Ten free minutes for me, 10 free throwaway lines for you . . .
1. Because I enjoyed this piece so much, I'm kicking off this post with this week's discovery from the addictive and potentially life-altering SI Vault: A February 5, 1979 story, titled "Flying to the Top," on a certain painfully shy basketball star for Indiana State who was just then arriving on the brink of fame. While the one and only Larry Joe Bird eventually became comfortable in his superstar's skin, revealing a dry, biting sense of humor and proving the son of French Lick was far from a dumb hick, he refused to be interviewed for this story - in fact, he was so media-phobic then that he refused to be interviewed for nearly every story. But even without fresh quotes from the subject, this piece was fascinating. Not only was it frank about part of Bird's appeal having to do with his skin color, but it also revealed some petty jealousies among his less gifted teammates. (Where have you gone, Carl Nicks?) I also got a kick out of this paragraph breaking down his skills:
Southern Illinois Coach Joe Gottfried has said somewhat facetiously of Bird, "If this guy has a weakness, it's that he can't shoot the 20-foot jumper lefthanded." But most pro scouts agree that Bird is not particularly quick, is only so-so on defense and is a bit too reluctant to dribble under pressure. Still, Laker General Manager Bill Sharman calls Bird "one of the best college forwards I have ever seen." And Slick Leonard, coach and general manager of the Pacers, says, "I've seen two great passing forwards in my time. Rick Barry is one, and Larry Bird is the other. Bird seems to see guys before he even gets the ball."
Rick Barry passed? Have to admit, I thought of him as merely a chucker. Anyway, if you're not going to click on the link for the Bird story, then maybe I can entice you with this: Christie Brinkley was on the cover.
2. If I wasn't convinced after his first start, you know I am now: Justin Masterson is going to be a significant factor for this team before the season is through, possibly as the seventh-inning setup man. My only concern with him - and it's a fairly minor one at that - is that his stuff moves so much that it's often out of the strike zone by the time it finds the catcher's mitt.
3. David Ortiz, the last 28 days: .319 average, 1.080 OPS, 8 homers, 21 RBIs in 91 at-bats. Yup, I think it's safe to declare his mystifying season-opening slump officially dead.
4. Last season, Josh Beckett allowed 17 home runs in 200.2 innings. This season, he's coughed up nine already in 54 innings. Should we be worried that he's reverting to his '06 form, when he allowed a league-high 36 in 204.2 innings? Nah, not so soon. Beckett gets a lot of leeway here as a repeatedly proven Legitimate Ace, and I'm still chalking up any mistakes he makes to his delayed start to the season. I'll leave the shrieking to the WEEI crowd for now.
5. My apologies for failing to crank out the usual Starting Five post after the Celtics' Game 1 win over the Pistons Tuesday night. I was in the office, saw the game only in bits and pieces, and returned home to discover I forgot to DVR the thing. I get stupider by the day. Anyway, for once I'm not going to pretend to have any sort of expert take on the game, other than to say I'm more confident than ever that Rajon Rondo can hold his own and then some against the overrated, arrogant, and ailing Chauncey Billups. If Rondo plays the rest of the series like he did Sunday - and I realize that's a major if given how inconsistent he has been in the postseason - the Celtics will have an easier time finishing off schizophrenic Detroit than they did LeBron and the Cavs.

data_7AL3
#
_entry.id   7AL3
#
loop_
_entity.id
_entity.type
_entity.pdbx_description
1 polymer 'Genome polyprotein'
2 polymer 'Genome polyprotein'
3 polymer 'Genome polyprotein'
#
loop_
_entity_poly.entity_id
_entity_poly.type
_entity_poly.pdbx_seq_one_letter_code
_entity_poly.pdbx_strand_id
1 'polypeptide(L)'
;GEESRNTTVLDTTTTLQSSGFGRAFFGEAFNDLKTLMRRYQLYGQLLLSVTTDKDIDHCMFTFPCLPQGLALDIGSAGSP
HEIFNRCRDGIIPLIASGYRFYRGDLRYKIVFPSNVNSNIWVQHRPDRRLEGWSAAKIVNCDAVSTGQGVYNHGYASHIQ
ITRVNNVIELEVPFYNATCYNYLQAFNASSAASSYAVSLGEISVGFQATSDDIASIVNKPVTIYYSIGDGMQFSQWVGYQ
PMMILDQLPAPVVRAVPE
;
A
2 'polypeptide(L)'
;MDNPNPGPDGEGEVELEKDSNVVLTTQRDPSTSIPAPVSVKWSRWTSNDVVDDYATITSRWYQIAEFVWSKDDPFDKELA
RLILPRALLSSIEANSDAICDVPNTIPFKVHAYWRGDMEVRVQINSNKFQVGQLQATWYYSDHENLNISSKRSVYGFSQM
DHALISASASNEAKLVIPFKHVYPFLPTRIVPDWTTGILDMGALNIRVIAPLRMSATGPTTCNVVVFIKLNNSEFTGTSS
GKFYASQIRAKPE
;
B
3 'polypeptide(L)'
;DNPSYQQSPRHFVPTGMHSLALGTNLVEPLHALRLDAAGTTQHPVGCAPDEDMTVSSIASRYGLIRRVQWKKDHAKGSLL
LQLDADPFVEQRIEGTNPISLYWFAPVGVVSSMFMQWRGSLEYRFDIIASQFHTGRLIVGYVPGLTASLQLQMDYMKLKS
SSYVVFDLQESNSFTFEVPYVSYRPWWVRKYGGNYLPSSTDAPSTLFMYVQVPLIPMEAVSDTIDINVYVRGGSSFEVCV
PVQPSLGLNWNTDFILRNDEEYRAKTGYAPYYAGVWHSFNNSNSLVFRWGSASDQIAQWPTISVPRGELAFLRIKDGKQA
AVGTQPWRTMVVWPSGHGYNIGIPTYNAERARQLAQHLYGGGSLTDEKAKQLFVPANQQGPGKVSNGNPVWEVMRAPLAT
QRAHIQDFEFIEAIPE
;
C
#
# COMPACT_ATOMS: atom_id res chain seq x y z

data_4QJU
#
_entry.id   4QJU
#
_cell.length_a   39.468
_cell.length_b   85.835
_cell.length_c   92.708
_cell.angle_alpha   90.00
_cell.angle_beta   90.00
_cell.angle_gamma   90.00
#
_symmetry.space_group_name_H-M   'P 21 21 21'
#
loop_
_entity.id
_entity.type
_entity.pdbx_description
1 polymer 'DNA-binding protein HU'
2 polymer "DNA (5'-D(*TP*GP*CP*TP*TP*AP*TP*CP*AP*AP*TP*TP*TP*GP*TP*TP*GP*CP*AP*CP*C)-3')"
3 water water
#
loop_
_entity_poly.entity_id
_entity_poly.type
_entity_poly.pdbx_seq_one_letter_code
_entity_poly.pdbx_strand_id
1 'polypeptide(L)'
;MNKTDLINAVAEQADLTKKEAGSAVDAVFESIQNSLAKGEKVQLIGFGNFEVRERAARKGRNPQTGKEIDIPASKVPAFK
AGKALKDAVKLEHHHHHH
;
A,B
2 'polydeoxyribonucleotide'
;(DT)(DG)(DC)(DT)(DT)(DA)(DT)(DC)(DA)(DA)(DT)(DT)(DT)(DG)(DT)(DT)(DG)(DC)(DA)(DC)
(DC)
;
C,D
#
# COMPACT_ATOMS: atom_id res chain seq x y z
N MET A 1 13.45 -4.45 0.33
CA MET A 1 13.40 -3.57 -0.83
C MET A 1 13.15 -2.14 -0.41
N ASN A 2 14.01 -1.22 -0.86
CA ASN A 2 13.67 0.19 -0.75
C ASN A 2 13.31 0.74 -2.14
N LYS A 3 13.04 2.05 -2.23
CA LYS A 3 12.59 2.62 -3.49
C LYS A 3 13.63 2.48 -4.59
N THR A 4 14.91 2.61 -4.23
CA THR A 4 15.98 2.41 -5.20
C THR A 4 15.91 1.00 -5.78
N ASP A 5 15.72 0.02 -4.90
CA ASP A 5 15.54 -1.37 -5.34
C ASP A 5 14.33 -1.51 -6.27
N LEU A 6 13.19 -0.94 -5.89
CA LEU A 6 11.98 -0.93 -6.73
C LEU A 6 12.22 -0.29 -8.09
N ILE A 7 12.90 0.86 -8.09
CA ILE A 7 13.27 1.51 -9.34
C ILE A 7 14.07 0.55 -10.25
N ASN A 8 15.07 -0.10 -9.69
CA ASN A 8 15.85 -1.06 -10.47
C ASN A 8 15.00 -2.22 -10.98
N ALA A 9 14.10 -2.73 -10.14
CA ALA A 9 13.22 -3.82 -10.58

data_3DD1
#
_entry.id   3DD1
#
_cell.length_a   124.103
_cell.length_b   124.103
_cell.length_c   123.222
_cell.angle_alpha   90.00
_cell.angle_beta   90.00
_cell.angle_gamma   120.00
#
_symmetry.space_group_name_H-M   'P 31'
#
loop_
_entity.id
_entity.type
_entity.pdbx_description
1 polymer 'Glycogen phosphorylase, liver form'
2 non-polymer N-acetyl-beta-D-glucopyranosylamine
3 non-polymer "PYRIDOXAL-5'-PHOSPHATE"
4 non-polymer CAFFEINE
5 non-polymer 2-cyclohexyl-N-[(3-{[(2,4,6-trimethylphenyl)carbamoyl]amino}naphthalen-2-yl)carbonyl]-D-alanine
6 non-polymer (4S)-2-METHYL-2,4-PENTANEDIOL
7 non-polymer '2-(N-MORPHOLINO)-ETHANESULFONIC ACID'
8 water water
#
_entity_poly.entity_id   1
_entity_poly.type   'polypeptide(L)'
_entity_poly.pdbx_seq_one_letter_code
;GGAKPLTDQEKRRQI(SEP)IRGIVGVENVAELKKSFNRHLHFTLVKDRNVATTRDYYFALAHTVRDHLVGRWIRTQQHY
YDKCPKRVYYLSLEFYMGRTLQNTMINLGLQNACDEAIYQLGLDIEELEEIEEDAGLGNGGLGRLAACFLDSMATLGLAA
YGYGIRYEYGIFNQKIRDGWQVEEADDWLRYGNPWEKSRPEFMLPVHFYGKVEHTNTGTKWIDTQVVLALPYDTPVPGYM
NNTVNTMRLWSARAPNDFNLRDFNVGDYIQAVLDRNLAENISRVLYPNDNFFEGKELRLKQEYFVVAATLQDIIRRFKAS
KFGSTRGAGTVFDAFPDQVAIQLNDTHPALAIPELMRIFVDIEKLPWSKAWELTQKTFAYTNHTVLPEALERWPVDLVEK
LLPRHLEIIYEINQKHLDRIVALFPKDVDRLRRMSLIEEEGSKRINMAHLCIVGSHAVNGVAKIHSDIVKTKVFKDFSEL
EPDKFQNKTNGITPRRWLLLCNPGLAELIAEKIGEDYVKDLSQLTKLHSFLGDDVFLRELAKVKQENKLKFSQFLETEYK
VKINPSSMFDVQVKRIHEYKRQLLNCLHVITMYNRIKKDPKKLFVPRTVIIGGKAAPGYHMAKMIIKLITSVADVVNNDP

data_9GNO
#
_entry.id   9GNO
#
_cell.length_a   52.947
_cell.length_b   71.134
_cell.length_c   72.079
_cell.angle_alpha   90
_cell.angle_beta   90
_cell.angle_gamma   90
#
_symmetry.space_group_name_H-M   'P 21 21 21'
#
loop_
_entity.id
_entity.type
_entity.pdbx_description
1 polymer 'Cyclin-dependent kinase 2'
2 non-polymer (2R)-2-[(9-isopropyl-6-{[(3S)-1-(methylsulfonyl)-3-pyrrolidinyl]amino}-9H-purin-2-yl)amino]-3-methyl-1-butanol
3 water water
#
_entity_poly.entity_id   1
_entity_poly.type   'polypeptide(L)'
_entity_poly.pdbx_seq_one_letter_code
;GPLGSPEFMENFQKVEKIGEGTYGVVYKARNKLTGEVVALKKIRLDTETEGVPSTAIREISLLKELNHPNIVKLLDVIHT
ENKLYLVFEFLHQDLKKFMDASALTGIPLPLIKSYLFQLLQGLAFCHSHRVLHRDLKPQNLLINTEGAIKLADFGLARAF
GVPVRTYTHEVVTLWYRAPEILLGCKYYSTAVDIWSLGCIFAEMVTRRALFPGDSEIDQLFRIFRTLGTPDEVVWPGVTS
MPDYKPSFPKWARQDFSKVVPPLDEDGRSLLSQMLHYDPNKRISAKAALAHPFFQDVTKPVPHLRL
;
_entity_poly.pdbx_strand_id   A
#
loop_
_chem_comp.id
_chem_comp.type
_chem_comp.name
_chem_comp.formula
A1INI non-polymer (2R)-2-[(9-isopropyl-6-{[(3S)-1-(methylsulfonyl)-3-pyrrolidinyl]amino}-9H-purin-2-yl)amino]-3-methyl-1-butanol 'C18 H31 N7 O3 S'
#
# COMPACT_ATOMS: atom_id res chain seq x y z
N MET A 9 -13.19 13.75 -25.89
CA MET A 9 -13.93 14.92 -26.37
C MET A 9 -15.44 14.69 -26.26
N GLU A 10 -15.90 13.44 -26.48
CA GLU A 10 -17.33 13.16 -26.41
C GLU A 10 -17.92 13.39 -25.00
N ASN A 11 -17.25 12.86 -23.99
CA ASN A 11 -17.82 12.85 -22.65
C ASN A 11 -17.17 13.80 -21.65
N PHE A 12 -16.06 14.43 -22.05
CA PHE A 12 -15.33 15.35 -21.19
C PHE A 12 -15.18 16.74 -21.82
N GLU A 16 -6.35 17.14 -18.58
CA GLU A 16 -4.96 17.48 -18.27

6. Unfortunately for Mike D'Antoni, he didn't heed one of the lingering lessons from the Rick Pitino disaster with the Celtics: Don't take a coaching job with a crappy team until you know where they'll be picking in the lottery. I believe that's officially known as the Billups/Mercer Rule. Frankly, I don't understand why D'Antoni chose the Isiah-ravaged Knicks over the Bulls in the first place. Right about the time the ping-pong balls fell Chicago's way, it sure looked like he didn't either.
7. My favorite non-Posnanski read of the week: Jeff Pearlman's funny timeline of his life as a sportswriter. I don't think I'll look at Wes Helms the same way ever again.
8. Felger pointed this out on his radio show yesterday, but it's so telling that it bears repeating: Matt Ryan, he of the six-year, $72-million deal with the Falcons, will make more on his first NFL contract than Tom Brady is making on his third. If that's not a damning indictment of the NFL salary structure, I don't know what is.
9. If you haven't had your fill of this nonsense by now, head on over to longtime TATB pal Mike Giardi's blog on NECN.com, where I recently submitted to a Q-and-A in which the subjects included Ray Allen's Celtic future, the done-for-'08 Yankees, and, um, ABBA. Check it out if you get the chance.
10. As for today's Completely Random Baseball card:
Farewell to one of the all-time great Marlins. In all seriousness, Piazza's retirement this week probably merited more attention than it received, though I suppose it was a formality since he was no longer on a big league roster. Piazza's final stats in 16 big league seasons - 427 homers, 1335 RBIs, a .307 average, and a 142 OPS+ - ensure that Cooperstown will come calling, most likely five years from now. He'll be remembered as an icon with two franchises - nope, Florida isn't one of them - which is not a bad legacy at all for a 62d-round draft pick.
About Touching All The Bases
Irreverence and insight from Chad Finn, a Globe/Boston.com sports writer and media columnist. A winner of several national and regional writing awards, he is the founder and sole contributor to the TATB blog, which launched in December 2004. Yes, he realizes how lucky he is.